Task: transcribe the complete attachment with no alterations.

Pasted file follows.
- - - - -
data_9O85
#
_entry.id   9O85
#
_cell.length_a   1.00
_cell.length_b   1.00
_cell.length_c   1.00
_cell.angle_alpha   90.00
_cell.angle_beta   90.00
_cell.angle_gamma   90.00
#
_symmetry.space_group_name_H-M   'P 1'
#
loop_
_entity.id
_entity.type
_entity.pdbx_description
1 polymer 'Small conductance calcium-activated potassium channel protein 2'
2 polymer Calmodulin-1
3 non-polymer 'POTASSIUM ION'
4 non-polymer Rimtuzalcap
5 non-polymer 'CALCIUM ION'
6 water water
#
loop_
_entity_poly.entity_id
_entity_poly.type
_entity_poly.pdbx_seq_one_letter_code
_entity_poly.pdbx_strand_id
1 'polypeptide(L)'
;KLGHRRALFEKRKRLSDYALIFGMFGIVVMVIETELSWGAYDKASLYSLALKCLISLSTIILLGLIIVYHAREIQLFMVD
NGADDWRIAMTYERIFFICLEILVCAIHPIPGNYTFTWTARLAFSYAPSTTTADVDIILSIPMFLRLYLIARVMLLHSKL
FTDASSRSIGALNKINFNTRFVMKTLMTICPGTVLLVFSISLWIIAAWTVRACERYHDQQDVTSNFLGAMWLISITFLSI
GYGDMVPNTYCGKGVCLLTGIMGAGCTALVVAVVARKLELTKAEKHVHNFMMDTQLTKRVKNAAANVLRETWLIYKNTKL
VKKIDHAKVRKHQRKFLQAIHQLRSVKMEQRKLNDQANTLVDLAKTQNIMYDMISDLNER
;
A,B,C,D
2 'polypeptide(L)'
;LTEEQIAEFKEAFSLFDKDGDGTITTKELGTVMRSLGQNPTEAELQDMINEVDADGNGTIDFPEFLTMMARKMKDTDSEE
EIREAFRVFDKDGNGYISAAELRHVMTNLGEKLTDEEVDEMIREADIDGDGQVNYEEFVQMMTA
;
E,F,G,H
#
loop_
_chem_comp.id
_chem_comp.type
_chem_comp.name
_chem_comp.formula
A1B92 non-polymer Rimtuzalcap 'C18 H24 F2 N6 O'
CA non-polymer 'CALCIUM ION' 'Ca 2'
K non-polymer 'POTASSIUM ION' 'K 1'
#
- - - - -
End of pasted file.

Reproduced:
data_9O85
#
_entry.id   9O85
#
_cell.length_a   1.00
_cell.length_b   1.00
_cell.length_c   1.00
_cell.angle_alpha   90.00
_cell.angle_beta   90.00
_cell.angle_gamma   90.00
#
_symmetry.space_group_name_H-M   'P 1'
#
loop_
_entity.id
_entity.type
_entity.pdbx_description
1 polymer 'Small conductance calcium-activated potassium channel protein 2'
2 polymer Calmodulin-1
3 non-polymer 'POTASSIUM ION'
4 non-polymer Rimtuzalcap
5 non-polymer 'CALCIUM ION'
6 water water
#
loop_
_entity_poly.entity_id
_entity_poly.type
_entity_poly.pdbx_seq_one_letter_code
_entity_poly.pdbx_strand_id
1 'polypeptide(L)'
;KLGHRRALFEKRKRLSDYALIFGMFGIVVMVIETELSWGAYDKASLYSLALKCLISLSTIILLGLIIVYHAREIQLFMVD
NGADDWRIAMTYERIFFICLEILVCAIHPIPGNYTFTWTARLAFSYAPSTTTADVDIILSIPMFLRLYLIARVMLLHSKL
FTDASSRSIGALNKINFNTRFVMKTLMTICPGTVLLVFSISLWIIAAWTVRACERYHDQQDVTSNFLGAMWLISITFLSI
GYGDMVPNTYCGKGVCLLTGIMGAGCTALVVAVVARKLELTKAEKHVHNFMMDTQLTKRVKNAAANVLRETWLIYKNTKL
VKKIDHAKVRKHQRKFLQAIHQLRSVKMEQRKLNDQANTLVDLAKTQNIMYDMISDLNER
;
A,B,C,D
2 'polypeptide(L)'
;LTEEQIAEFKEAFSLFDKDGDGTITTKELGTVMRSLGQNPTEAELQDMINEVDADGNGTIDFPEFLTMMARKMKDTDSEE
EIREAFRVFDKDGNGYISAAELRHVMTNLGEKLTDEEVDEMIREADIDGDGQVNYEEFVQMMTA
;
E,F,G,H
#
loop_
_chem_comp.id
_chem_comp.type
_chem_comp.name
_chem_comp.formula
A1B92 non-polymer Rimtuzalcap 'C18 H24 F2 N6 O'
CA non-polymer 'CALCIUM ION' 'Ca 2'
K non-polymer 'POTASSIUM ION' 'K 1'
#